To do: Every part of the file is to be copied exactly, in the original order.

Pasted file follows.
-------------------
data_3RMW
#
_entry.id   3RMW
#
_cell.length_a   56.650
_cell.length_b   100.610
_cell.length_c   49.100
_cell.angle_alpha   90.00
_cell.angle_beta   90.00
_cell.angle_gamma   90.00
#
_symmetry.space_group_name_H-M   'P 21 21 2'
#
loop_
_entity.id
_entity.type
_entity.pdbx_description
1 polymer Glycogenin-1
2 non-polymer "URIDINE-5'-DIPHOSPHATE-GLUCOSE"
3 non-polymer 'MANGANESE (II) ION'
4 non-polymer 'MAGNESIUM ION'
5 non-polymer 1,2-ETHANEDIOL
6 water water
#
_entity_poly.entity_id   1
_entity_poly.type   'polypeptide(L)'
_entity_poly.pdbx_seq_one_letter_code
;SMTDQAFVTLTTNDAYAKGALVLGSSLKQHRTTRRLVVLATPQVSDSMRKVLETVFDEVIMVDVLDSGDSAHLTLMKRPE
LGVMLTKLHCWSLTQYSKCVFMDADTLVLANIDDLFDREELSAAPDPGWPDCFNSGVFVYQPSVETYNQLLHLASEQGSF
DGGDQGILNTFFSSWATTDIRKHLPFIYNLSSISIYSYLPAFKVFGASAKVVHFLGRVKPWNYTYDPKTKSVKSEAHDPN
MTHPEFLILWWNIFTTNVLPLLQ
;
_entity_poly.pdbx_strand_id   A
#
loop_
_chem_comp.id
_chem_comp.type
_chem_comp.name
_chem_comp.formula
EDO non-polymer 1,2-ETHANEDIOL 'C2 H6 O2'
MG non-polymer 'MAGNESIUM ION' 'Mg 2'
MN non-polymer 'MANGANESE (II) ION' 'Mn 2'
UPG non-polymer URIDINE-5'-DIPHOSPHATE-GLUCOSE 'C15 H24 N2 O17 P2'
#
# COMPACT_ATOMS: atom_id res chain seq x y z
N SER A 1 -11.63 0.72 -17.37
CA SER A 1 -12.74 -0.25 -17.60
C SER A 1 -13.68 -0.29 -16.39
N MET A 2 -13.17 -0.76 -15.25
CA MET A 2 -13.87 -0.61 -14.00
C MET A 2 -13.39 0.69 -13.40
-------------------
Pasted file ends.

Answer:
data_3RMW
#
_entry.id   3RMW
#
_cell.length_a   56.650
_cell.length_b   100.610
_cell.length_c   49.100
_cell.angle_alpha   90.00
_cell.angle_beta   90.00
_cell.angle_gamma   90.00
#
_symmetry.space_group_name_H-M   'P 21 21 2'
#
loop_
_entity.id
_entity.type
_entity.pdbx_description
1 polymer Glycogenin-1
2 non-polymer "URIDINE-5'-DIPHOSPHATE-GLUCOSE"
3 non-polymer 'MANGANESE (II) ION'
4 non-polymer 'MAGNESIUM ION'
5 non-polymer 1,2-ETHANEDIOL
6 water water
#
_entity_poly.entity_id   1
_entity_poly.type   'polypeptide(L)'
_entity_poly.pdbx_seq_one_letter_code
;SMTDQAFVTLTTNDAYAKGALVLGSSLKQHRTTRRLVVLATPQVSDSMRKVLETVFDEVIMVDVLDSGDSAHLTLMKRPE
LGVMLTKLHCWSLTQYSKCVFMDADTLVLANIDDLFDREELSAAPDPGWPDCFNSGVFVYQPSVETYNQLLHLASEQGSF
DGGDQGILNTFFSSWATTDIRKHLPFIYNLSSISIYSYLPAFKVFGASAKVVHFLGRVKPWNYTYDPKTKSVKSEAHDPN
MTHPEFLILWWNIFTTNVLPLLQ
;
_entity_poly.pdbx_strand_id   A
#
loop_
_chem_comp.id
_chem_comp.type
_chem_comp.name
_chem_comp.formula
EDO non-polymer 1,2-ETHANEDIOL 'C2 H6 O2'
MG non-polymer 'MAGNESIUM ION' 'Mg 2'
MN non-polymer 'MANGANESE (II) ION' 'Mn 2'
UPG non-polymer URIDINE-5'-DIPHOSPHATE-GLUCOSE 'C15 H24 N2 O17 P2'
#
# COMPACT_ATOMS: atom_id res chain seq x y z
N SER A 1 -11.63 0.72 -17.37
CA SER A 1 -12.74 -0.25 -17.60
C SER A 1 -13.68 -0.29 -16.39
N MET A 2 -13.17 -0.76 -15.25
CA MET A 2 -13.87 -0.61 -14.00
C MET A 2 -13.39 0.69 -13.40